Enable root login on the server, but restrict them to passkey only. Set up a key pair on your local box, put the public key in root's authorized_keys file on the server and off you go.
This is 99.9999% as secure as not allowing root logins, as long as you protect the keypair from theft.
If you set up a complex pass phrase on the key, then you'll need to be present to run the backups, or use ssh-agent or something similar. Or, you could just not put a pass phrase on the key and you now have magic, passwordless access to your server via root. Obviously, in that instance theft of the private key is a more serious issue, so you need to understand those risks and either mitigate them, or use a strong pass phrase.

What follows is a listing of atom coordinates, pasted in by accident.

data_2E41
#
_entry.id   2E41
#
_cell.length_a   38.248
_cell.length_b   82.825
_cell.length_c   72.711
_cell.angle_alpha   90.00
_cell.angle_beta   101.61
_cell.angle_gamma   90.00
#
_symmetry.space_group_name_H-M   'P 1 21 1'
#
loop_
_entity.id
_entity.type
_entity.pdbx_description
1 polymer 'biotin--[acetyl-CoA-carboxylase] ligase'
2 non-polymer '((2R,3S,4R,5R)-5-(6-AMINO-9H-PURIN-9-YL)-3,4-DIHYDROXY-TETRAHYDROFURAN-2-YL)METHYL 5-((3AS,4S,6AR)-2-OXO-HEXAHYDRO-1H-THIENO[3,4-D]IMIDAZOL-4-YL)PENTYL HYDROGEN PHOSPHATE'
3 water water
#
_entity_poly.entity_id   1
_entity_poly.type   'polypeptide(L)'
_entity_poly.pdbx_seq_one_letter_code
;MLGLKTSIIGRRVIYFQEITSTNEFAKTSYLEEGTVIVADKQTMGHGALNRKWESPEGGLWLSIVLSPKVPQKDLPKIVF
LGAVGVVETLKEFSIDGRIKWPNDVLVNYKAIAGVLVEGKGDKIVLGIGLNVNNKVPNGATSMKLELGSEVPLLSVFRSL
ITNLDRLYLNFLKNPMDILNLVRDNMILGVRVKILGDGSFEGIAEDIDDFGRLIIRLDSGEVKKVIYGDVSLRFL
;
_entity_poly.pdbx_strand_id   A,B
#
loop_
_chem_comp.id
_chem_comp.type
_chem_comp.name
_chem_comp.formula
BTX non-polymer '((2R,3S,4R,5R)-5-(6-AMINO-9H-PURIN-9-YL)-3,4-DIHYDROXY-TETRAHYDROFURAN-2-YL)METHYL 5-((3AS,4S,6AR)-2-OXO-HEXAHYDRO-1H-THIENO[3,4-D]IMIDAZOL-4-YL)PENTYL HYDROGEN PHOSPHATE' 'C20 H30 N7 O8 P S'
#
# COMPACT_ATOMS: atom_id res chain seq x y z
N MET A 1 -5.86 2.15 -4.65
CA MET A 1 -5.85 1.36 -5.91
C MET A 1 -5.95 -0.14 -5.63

I know this isn't quite what you asked for, but honestly, passkey protected root logins are safe (with the caveat that you should keep up-to-date on sshd patches).
Any other option that allows any user ID enough permissions on the target server to be root, without putting them behind a passkey protected ssh login is actually less secure, than just allowing root via passkey only.
If your local workstation has a predictable IP address you can make this even more secure using the